A major portion (about 90 percent) of the Minnesota corn acres are planted but only ten percent has emerged. For soybeans, only 28 percent of the acres are planted and only a very few (1%) have emerged. Cold seed zones do not promote germination and emergence.
Growers are anxious to see the plants emerge so they can evaluate the stands and may be wondering if they'll need to replant, but we believe it's too early to consider that. We need to remind ourselves of the soil and weather conditions that we had in 2002. Corn seed lay in the ground 30 days, and in some cases, as long as 40 days. Plant stands were not what growers intended or wanted, but the yield potential of lower than optimum stands is usually higher than that of a later planted, full stand. And to jog our memories, the state average yield of 157 bushels per acre was a record corn production for Minnesota. The 2002 soybean situation was similar (a record yield of 43.5 bushels per acre); however, like in 2005, the soybean crop was planted relatively late, statewide.
Germination and growth are temperature driven. When the temperature around the seed is less than 50° F, there is little to no growth activity for either corn or soybean. The optimum temperature for germination is about 70°, but germination will and does occur when temperatures are lower. Normally in May, there is a portion of the day when the seed zone temperature is higher than 50° and this portion increases as each day passes. The average soil temperature at the two-inch depth for May is graphed in an earlier Crop News.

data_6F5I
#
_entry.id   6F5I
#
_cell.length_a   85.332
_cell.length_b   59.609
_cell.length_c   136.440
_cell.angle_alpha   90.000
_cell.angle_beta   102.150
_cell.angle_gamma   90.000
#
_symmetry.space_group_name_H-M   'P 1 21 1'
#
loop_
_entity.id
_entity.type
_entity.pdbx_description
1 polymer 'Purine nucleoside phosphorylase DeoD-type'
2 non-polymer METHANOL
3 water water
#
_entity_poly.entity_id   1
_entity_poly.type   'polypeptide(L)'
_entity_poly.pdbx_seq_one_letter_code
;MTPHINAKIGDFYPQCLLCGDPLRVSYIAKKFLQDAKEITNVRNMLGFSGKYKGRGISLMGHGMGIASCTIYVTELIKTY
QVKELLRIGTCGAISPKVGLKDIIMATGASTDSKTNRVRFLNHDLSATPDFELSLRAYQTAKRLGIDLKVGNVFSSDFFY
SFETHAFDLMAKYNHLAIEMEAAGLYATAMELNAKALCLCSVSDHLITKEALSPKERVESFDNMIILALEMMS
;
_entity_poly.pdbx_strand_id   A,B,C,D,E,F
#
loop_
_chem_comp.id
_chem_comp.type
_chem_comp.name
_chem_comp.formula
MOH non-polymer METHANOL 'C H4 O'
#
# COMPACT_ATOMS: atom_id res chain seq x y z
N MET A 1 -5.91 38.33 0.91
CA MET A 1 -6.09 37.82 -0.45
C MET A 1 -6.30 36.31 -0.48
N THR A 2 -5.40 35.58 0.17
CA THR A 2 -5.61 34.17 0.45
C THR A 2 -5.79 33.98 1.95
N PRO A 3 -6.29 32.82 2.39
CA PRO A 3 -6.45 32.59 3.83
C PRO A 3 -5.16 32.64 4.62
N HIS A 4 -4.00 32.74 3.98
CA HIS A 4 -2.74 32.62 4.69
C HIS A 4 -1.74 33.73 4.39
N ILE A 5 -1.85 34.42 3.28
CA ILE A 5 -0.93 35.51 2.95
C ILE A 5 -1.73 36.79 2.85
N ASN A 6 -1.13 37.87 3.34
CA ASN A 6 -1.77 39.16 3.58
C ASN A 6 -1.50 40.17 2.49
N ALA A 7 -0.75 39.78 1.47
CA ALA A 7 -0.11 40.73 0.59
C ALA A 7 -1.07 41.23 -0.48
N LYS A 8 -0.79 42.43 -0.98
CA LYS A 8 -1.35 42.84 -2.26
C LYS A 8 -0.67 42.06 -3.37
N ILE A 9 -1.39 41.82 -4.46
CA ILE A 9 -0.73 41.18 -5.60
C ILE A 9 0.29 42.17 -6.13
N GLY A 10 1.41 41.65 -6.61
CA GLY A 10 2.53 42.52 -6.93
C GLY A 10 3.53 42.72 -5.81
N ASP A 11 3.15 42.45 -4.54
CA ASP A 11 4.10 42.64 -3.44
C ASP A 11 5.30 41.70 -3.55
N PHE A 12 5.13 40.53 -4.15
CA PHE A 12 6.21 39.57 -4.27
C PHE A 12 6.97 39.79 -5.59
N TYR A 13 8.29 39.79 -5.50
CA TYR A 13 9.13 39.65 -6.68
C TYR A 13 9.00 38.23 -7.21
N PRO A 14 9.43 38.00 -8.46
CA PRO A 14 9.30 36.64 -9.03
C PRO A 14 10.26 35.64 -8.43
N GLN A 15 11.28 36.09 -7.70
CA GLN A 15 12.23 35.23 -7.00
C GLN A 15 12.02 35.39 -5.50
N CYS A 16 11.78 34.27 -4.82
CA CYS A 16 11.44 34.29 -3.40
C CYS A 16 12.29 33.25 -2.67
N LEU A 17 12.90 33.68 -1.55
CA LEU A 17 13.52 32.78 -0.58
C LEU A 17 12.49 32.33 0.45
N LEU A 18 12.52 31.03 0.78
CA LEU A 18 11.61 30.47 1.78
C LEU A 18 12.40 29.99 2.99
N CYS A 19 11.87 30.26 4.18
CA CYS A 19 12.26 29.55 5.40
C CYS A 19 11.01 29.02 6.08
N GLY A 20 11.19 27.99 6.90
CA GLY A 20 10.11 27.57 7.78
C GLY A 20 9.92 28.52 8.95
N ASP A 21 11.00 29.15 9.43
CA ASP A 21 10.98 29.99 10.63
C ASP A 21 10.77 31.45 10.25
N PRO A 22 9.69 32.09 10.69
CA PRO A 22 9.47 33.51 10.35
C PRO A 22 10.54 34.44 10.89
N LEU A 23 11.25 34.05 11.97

The number of days that's normally needed for corn germination and emergence is also graphed in the same article, "It's corn planting time." Because of the wet and cold soil, days to emerge and emergence date will be later than normal for average conditions. And, the time for soybean emergence will also be longer.
Fungicide Seed Treatments for Soybean
Many have questioned whether this year would have been an ideal year to have invested in a fungicide seed treatment for their soybeans. While these products are unlikely to hurt soybean stands and subsequent yields, they do not guarantee positive results. Seed treatment trials in Minnesota have provided positive results infrequently. Although there are many possible explanations, it is likely that the short active period for these fungicides (up to 14 days) is too short for very slow emerging soybean crops. A more detailed description of fungal diseases of soybean is available on the Soybean diseases website
Emerged corn fields are not dark green; but, again, it's cold and wet. Color will change very quickly when good growing conditions return.
What Can A Grower Do?
Be patient. Evaluate seed condition in the field. If seeds are not rotting, then we would expect emergence to occur when soils warm some. If a major portion of the seed is rotted, then plan to replant when conditions allow for planting. If replanting is necessary, then consider maturities that are appropriate for the planting date. Maturity suggestions are given in Hybrid maturities considerations for delayed corn planting.
Other articles that may be useful to growers are:
Guidelines for late-planted corn and soybean in Minnesota
For more information, visit Extension's corn production website: http://z.umn.edu/corn.